According to BDEW estimates, the share of renewables in power consumption will amount to 32 percent in 2016 compared to 31.5 percent in 2015.
The EU Commission today found this year’s Renewable Energy Act (EEG) reform to be in line with EU state aid rules. “The amendments to the German EEG law we approved today make sure that one of the largest renewable support schemes in the EU will be based on auctions,” said EU competition Commissioner Margrethe Vestager in a press release. The reform, finalised this summer, introduces auctions for renewables support, aims to reduce costs for consumers and limits renewables development. The Commission’s approval meant that the reform could take effect as planned from 1 January 2017, the federal economy ministry said in a press release.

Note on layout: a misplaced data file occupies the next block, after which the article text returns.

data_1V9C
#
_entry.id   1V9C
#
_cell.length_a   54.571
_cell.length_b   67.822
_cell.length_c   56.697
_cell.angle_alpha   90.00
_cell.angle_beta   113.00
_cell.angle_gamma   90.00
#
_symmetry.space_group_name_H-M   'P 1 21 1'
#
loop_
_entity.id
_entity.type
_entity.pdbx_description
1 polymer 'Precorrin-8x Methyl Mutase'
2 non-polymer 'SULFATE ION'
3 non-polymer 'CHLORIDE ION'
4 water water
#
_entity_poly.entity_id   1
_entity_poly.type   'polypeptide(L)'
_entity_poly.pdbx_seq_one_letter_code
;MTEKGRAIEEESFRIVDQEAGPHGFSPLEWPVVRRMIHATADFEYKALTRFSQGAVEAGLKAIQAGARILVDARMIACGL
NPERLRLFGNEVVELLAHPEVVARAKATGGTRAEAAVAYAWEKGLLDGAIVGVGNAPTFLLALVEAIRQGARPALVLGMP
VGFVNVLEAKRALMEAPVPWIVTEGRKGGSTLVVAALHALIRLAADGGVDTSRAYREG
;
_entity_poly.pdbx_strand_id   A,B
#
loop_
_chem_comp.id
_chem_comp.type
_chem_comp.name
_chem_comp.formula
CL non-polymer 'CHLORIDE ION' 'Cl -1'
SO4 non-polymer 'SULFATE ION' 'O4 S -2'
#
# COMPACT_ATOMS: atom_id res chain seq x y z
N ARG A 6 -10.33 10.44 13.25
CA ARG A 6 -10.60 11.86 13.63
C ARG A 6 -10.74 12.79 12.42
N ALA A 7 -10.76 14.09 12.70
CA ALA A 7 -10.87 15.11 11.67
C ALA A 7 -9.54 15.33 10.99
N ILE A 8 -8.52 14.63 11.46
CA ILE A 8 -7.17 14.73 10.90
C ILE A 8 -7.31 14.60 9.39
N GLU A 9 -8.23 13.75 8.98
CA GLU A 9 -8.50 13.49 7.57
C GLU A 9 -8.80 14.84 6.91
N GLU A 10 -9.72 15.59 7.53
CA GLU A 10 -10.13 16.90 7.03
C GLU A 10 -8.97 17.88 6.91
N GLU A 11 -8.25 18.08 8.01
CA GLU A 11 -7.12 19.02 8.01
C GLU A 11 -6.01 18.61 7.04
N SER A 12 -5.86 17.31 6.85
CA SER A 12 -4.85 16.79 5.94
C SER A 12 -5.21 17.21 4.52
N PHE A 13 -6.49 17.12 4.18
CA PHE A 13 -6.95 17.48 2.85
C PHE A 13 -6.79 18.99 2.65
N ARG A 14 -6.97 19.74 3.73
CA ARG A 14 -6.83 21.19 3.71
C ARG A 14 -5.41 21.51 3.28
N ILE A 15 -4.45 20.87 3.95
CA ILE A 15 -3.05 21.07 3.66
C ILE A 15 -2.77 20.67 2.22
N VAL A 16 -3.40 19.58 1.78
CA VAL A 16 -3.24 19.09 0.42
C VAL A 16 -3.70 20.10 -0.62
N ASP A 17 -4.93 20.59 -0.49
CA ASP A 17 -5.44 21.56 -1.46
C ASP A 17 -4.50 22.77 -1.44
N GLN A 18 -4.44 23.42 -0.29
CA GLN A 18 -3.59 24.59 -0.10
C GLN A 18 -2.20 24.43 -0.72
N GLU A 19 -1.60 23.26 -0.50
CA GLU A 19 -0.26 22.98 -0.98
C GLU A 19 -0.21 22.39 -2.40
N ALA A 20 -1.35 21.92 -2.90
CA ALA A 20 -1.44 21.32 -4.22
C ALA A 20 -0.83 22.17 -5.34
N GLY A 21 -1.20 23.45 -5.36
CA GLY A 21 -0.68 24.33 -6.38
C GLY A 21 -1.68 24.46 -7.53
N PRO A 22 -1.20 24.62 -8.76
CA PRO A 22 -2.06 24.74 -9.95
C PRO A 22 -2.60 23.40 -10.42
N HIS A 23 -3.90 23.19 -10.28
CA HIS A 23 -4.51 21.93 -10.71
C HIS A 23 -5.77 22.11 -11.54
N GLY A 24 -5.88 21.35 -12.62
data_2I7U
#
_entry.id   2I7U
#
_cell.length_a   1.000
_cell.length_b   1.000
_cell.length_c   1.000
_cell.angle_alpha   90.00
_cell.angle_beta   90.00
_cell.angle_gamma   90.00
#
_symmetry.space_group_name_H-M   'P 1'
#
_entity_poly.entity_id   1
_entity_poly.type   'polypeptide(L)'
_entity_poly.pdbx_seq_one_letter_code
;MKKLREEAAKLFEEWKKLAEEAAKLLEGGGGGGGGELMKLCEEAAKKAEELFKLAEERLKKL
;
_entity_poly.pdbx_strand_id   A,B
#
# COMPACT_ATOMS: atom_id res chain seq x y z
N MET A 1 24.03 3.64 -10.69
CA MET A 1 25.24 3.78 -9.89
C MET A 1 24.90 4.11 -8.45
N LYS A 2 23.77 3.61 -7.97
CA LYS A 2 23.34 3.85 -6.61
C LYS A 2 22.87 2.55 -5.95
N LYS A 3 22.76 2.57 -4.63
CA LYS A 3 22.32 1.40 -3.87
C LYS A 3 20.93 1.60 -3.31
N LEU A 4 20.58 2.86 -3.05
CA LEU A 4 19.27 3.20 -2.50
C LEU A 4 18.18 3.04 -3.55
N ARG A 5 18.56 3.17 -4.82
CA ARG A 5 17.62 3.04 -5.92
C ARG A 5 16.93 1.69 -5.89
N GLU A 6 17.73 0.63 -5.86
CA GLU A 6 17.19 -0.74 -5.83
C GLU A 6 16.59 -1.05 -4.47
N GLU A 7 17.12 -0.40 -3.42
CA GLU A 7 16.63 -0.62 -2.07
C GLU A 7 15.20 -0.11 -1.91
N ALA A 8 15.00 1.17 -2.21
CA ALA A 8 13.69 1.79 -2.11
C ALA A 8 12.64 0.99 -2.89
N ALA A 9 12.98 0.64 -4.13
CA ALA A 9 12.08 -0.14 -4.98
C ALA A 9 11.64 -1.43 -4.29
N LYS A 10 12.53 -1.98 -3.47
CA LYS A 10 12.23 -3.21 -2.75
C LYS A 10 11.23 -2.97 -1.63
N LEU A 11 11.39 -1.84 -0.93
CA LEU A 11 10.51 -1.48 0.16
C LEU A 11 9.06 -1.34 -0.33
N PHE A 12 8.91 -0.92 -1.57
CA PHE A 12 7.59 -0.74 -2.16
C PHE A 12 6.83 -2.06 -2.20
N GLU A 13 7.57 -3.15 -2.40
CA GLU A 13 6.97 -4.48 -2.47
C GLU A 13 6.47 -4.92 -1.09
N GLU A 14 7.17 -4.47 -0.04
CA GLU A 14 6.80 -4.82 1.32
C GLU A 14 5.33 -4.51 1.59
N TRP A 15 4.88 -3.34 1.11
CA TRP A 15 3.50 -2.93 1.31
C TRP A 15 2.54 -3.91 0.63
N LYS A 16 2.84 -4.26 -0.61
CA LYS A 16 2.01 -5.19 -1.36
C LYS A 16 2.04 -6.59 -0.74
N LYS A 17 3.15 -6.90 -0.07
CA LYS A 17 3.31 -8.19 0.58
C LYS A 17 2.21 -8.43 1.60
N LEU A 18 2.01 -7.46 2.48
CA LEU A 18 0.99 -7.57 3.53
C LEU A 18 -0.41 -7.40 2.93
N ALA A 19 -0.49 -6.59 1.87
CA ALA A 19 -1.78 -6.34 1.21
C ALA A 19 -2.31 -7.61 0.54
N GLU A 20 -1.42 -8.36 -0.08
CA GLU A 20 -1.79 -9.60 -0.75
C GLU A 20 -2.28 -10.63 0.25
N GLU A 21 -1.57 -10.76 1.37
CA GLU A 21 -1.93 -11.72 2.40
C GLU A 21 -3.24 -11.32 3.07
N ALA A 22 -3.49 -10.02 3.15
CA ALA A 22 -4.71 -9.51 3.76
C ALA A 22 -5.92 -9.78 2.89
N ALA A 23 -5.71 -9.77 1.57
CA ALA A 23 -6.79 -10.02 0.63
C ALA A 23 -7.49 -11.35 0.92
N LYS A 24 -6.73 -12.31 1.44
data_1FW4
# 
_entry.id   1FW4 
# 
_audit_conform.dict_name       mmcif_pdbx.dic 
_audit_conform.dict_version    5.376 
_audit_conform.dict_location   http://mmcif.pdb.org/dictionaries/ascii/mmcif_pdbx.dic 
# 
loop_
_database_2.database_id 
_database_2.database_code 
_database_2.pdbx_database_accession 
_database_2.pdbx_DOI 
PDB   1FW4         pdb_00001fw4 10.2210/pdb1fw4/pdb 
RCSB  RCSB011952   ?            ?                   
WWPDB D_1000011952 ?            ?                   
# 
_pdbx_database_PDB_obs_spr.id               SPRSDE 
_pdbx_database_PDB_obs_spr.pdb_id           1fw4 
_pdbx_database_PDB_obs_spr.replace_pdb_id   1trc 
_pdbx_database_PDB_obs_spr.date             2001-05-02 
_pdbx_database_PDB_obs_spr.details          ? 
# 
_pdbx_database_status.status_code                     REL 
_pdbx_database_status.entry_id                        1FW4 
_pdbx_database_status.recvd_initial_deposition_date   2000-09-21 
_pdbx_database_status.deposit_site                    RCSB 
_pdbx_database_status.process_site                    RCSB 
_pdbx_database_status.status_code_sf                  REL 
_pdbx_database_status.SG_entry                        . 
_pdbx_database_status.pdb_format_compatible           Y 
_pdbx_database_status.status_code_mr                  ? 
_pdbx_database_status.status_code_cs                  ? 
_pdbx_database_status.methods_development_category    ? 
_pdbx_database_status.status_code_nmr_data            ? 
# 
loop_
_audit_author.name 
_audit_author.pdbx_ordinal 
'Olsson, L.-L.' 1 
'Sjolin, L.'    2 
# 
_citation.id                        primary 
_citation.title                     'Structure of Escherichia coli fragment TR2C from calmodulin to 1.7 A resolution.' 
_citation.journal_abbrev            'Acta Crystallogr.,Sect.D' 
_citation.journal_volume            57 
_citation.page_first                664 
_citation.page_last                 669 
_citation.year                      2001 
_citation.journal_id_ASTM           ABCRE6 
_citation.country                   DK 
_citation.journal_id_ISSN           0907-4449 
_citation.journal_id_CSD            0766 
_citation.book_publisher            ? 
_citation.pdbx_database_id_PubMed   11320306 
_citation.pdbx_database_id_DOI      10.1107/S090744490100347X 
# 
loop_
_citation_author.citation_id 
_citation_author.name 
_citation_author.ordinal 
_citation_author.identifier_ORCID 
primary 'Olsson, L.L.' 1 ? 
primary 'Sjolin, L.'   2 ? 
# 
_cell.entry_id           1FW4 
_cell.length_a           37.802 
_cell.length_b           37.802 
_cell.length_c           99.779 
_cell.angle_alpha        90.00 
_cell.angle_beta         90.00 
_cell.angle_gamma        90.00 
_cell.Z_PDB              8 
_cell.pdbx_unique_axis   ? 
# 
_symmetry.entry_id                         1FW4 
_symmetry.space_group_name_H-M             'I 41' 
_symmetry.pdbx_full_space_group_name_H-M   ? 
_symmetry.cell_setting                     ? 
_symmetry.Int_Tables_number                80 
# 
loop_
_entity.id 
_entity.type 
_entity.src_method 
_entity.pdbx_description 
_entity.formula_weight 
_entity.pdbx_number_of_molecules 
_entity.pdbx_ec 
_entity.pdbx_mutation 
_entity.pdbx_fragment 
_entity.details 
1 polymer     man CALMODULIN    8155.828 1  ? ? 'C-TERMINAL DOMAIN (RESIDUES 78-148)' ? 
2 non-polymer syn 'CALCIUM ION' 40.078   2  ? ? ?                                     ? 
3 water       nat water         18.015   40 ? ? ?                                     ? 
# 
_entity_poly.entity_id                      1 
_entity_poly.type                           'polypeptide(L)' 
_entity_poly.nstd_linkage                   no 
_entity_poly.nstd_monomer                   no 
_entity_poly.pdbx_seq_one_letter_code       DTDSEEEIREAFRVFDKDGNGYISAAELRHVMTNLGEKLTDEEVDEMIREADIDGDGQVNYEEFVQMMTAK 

For background read the CLEW dossier The reform of the Renewable Energy Act.
German economy minister Sigmar Gabriel rejects blanket bans for heavily polluting cars in inner cities in order to bring down unlawfully high nitrogen oxide (NOx) values, Markus Balser and Michael Bauchmüller write in Süddeutsche Zeitung. Gabriel’s remarks about doing “more than discussing new bans every other year” come after a regulatory draft from fellow Social Democrat Barbara Hendrick’s environment ministry emerged over the weekend that proposes allowing municipalities to ban certain cars in inner cities, the authors explain. “That doesn’t look like backing up a party colleague,” Balser and Bauchmüller write. Gabriel instead argues for electrifying public vehicles, an alternative that has also been suggested by conservative transport minister Alexander Dobrindt.
Read the article in German here.
BMUB / Frankfurter Allgemeine Zeitung